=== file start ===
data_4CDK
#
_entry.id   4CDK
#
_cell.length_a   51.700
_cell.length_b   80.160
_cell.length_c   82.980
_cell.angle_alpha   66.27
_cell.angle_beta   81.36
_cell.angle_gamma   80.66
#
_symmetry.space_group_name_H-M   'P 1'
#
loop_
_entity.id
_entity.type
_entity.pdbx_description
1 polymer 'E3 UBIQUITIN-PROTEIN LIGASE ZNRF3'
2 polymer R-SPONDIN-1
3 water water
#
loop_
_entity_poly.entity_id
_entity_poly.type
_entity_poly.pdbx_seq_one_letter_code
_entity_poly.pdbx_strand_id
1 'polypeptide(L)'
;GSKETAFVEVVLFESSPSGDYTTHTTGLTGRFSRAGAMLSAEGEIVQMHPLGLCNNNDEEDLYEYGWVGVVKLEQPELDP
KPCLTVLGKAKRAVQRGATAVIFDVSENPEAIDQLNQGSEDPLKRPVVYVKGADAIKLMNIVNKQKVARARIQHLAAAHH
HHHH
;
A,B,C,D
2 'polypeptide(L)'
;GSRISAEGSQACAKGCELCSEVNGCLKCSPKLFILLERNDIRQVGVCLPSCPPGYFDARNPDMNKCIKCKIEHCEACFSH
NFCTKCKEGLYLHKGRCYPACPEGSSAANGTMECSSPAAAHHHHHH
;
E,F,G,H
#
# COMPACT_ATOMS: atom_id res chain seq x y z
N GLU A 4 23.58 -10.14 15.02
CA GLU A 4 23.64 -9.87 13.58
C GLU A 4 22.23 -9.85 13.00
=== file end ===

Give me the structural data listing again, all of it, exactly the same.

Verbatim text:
data_4CDK
#
_entry.id   4CDK
#
_cell.length_a   51.700
_cell.length_b   80.160
_cell.length_c   82.980
_cell.angle_alpha   66.27
_cell.angle_beta   81.36
_cell.angle_gamma   80.66
#
_symmetry.space_group_name_H-M   'P 1'
#
loop_
_entity.id
_entity.type
_entity.pdbx_description
1 polymer 'E3 UBIQUITIN-PROTEIN LIGASE ZNRF3'
2 polymer R-SPONDIN-1
3 water water
#
loop_
_entity_poly.entity_id
_entity_poly.type
_entity_poly.pdbx_seq_one_letter_code
_entity_poly.pdbx_strand_id
1 'polypeptide(L)'
;GSKETAFVEVVLFESSPSGDYTTHTTGLTGRFSRAGAMLSAEGEIVQMHPLGLCNNNDEEDLYEYGWVGVVKLEQPELDP
KPCLTVLGKAKRAVQRGATAVIFDVSENPEAIDQLNQGSEDPLKRPVVYVKGADAIKLMNIVNKQKVARARIQHLAAAHH
HHHH
;
A,B,C,D
2 'polypeptide(L)'
;GSRISAEGSQACAKGCELCSEVNGCLKCSPKLFILLERNDIRQVGVCLPSCPPGYFDARNPDMNKCIKCKIEHCEACFSH
NFCTKCKEGLYLHKGRCYPACPEGSSAANGTMECSSPAAAHHHHHH
;
E,F,G,H
#
# COMPACT_ATOMS: atom_id res chain seq x y z
N GLU A 4 23.58 -10.14 15.02
CA GLU A 4 23.64 -9.87 13.58
C GLU A 4 22.23 -9.85 13.00